Sunday, August 18, 2013

The Case For Reconstructive Surgery

This morning on CBS Sunday Morning there was a segment about a model Matuska, who caused an uproar some 20 years ago, when she photographed the scar that was left from her mastectomy. At the time, she believed that photograph was a source of empowerment. She wanted the world to take notice and do something about breast cancer already by lifting up her shirt and exposing her badge of courage.

But as the years went by,  it didn't change the fact that breast cancer had disfigured her, preventing her from wearing low cut tops, and chipping away at her sense of feminity. That's when she decided it was finally time to move on and do what so many other breast cancer patients do these days: Get reconstructive surgery.

When the segment finally came to the part where she was rolled into an operating room to get a new pair of boobs, all I could think was: Hey, what took you so long?

Quite frankly, the only thing that helped me face the fact that I would lose my breasts is the promise from my plastic surgeon that she would put me back to together again and everything would be just fine. Even though the end result wasn't picture perfect, it sure beat the alternative.

C'mon. We all have access to this fine medical technology today. Why wouldn't everyone want to take advantage of it? What's more, in the USA, President Bill Clinton signed a bill in 1998 that states if a woman must have a mastectomy, insurance providers must pay for reconstructive surgery.

I cannot imagine what my life would be like today if I had not been able to have reconstructive surgery.    I am also appreciative of all the added bonuses that come along with it. For example, I can wear spaghetti-strapped sundresses and raceback tops and not even bother to wear a bra because I've got what's called "high profile implants." In other words, my breasts are perky, not droopy. That does not go unnoticed among my baby boomer contemporaries.

Guys just silently stare at my "rack" a little too long and some even look puzzled because all the other parts of my body pretty much show my age. But women can be more forthcoming--especially after a glass of wine or two. At a party once a woman flat out asked: "How come you have such perky boobs?" It's such a great ice-breaker. And it sure gets me talking.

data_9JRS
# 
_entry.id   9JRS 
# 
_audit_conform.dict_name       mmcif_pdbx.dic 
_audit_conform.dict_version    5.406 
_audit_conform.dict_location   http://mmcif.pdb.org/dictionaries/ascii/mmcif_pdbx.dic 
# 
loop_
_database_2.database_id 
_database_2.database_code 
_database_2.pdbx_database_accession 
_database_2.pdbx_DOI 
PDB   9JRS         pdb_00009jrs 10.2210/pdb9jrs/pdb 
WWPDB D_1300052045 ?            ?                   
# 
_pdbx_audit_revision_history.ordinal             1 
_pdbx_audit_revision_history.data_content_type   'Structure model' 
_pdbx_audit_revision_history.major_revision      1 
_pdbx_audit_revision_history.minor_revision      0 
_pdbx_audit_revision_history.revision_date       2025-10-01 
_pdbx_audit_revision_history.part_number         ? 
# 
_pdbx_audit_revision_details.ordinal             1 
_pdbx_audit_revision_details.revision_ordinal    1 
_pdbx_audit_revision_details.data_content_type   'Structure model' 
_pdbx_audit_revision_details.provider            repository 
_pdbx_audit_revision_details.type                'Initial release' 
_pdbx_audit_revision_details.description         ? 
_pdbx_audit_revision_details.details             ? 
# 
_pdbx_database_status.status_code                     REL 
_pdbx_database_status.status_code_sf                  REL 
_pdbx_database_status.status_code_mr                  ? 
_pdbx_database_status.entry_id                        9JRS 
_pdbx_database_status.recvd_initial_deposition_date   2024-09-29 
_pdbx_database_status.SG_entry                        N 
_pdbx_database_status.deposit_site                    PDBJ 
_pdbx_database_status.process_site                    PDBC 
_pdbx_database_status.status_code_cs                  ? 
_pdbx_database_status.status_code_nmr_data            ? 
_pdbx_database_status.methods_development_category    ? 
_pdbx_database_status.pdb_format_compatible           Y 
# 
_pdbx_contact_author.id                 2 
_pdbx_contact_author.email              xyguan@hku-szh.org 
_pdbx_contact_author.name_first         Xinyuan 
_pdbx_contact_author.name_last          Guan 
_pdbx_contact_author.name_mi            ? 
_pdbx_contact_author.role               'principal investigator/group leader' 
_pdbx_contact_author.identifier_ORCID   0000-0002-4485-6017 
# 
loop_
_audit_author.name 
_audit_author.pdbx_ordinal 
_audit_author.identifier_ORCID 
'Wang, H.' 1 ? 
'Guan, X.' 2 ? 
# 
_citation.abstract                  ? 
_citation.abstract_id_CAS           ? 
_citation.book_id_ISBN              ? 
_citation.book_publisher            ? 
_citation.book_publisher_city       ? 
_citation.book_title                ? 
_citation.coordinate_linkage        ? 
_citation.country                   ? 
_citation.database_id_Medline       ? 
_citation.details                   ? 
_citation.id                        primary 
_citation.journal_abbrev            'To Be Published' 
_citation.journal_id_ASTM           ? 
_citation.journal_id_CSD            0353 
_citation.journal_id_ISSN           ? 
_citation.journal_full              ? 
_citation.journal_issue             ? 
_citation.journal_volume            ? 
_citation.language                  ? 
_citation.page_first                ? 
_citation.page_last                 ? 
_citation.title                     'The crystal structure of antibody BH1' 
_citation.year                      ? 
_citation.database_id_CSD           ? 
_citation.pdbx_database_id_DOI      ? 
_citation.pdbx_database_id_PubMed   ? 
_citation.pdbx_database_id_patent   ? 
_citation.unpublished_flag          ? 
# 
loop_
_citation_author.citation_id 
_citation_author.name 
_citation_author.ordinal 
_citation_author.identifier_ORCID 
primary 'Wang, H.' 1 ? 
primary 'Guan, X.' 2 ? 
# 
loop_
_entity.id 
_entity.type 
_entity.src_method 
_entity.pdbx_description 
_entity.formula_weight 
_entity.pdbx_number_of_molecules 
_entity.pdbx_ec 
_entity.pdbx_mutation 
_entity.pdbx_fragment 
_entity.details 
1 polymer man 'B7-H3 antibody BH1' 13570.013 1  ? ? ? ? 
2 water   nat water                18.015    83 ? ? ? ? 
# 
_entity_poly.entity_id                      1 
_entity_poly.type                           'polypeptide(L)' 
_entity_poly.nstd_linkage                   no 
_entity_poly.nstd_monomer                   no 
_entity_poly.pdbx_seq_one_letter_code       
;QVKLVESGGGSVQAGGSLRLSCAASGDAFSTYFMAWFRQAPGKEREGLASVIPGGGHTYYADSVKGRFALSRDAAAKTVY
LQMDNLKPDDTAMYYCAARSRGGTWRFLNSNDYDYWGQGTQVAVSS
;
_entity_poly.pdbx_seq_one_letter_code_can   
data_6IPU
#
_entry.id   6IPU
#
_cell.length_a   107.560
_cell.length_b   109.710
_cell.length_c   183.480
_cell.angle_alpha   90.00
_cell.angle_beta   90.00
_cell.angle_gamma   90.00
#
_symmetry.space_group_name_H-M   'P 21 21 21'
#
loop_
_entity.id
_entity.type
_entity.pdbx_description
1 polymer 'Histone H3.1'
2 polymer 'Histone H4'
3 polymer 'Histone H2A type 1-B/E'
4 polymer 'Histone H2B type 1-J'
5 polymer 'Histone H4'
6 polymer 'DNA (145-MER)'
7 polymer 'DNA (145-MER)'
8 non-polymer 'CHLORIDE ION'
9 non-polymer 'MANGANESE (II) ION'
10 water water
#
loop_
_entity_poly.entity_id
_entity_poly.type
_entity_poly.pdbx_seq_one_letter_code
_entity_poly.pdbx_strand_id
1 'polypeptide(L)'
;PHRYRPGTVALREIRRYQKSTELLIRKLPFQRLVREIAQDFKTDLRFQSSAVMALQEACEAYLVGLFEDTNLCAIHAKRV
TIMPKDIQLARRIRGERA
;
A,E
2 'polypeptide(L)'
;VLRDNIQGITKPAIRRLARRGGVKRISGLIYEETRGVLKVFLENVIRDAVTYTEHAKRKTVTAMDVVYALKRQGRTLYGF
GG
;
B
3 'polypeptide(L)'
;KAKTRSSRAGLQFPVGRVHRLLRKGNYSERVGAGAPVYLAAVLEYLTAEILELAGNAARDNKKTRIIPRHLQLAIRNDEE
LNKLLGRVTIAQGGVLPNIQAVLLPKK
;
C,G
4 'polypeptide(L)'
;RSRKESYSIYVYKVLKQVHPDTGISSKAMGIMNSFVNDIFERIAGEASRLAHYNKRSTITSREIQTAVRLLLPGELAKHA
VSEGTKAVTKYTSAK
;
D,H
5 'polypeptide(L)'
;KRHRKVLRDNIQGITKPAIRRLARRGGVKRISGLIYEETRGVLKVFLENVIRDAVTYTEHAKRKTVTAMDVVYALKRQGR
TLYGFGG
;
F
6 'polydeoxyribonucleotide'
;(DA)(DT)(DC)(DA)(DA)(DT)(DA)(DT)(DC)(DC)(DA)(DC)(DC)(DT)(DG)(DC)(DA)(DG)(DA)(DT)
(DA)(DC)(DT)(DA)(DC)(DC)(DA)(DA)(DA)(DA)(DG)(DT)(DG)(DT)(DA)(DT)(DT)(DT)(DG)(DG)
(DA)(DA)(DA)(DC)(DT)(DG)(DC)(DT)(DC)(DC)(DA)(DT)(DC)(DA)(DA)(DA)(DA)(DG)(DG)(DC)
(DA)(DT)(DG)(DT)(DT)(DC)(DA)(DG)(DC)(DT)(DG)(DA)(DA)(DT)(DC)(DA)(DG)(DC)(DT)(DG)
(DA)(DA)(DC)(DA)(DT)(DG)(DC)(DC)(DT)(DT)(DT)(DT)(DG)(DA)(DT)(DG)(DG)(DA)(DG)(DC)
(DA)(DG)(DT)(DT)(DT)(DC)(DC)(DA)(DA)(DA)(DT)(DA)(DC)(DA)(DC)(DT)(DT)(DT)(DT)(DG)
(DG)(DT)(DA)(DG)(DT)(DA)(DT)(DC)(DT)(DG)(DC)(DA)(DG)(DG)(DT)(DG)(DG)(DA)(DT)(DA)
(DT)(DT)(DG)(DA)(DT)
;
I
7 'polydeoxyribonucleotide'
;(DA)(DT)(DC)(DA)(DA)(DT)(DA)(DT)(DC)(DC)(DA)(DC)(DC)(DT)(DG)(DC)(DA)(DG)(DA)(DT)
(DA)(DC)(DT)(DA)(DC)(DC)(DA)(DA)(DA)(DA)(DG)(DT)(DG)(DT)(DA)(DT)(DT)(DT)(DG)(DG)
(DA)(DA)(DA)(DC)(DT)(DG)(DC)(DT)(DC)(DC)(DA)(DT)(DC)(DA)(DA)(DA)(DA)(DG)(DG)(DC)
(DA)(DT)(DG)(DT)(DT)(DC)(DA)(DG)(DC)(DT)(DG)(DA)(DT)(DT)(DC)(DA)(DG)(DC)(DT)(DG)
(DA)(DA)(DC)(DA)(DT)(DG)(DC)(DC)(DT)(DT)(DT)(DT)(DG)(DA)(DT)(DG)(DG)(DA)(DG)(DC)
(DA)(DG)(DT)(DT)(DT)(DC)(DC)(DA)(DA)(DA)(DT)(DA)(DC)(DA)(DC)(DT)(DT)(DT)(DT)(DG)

Anyway, back to this model Matuska. I am so glad she finally came to her senses after all these years. And I would bet my bottom dollar she's probably asking herself: Why didn't I do thise sooner?

If you ask me, when a life-threatening disease gives you a chance to get a free boob job, don't over think the situation. Just take it.

To see the whole segment on CBS Sunday Morning, click on the video to the right of this post.

Saturday, August 10, 2013

Summer Escape

Sunrise on a Montauk beach.
Since the summers are short and sweet in New England, I make it a priority to get  away to one of our many quaint beachside towns, if only for a few days.

After all, health experts say any kind of respite from the daily stress and grind of work is good for your health.  I say its good for your soul. I'm a cancer survivor. I could argue that taking a break is crucial to preventing a recurrence. Before I got cancer, I missed out on a summer reunion trip to Norway because my employer at the time said there was too much work to do so they couldn't authorize me to take seven days off.

Of course, when I left that job, the incident was forgotten and irreverent to them, but I never got over it. I missed out on a once-in-a-lifetime event to meet 150 Norwegian cousins. From then on I learned to stand firm when it comes to my right to take a vacation--especially in the summer.

That being said, this year I opted to take the ferry boat across the Long Island Sound to visit some old stomping grounds: The Hamptons, Amagansett and Montauk. Back in the '80s I got there often since my brother once had a place there. I noted that the barren stretch between East Hampton and Montauk had significantly built up. The town of Montauk, which I remember being sleepy, is now over-crowded with rollicking 20-somethings acting like animals during mating season.

In my day, that's what was going on in East Hampton and Amgansett. But apparently, all those folks have grown up, settled down with kids and are content to huddle close to their cozy cottages and take quiet strolls along the beach. I see them hit the farmer's market in the morning, stocking up on whatever they need to sustain them for the weekend. I've gotta say, that's exactly what I would be doing, too.

How can you not resist the sound of gentle waves lapping at the beach weekend after weekend? When the scene is accompanied by a sunrise or a sunset, it becomes a fond memory for life. At least that's what it does for me.

As I look at the calendar, I see we only have three more precious weeks of August. So far the month has been wet and cool, which is a surprise for this time of year. I want more beach time before this season draws to a close. In keeping with tradition, I've already read two fast-paced novels in a week at home. But they were meant to be enjoyed along the seaside.

So if I have one wish for this month, it is for one more heat wave to fall upon one more August weekend. That way I will have one more day of summer indulgence: Spending a lazy day looking out at the sea.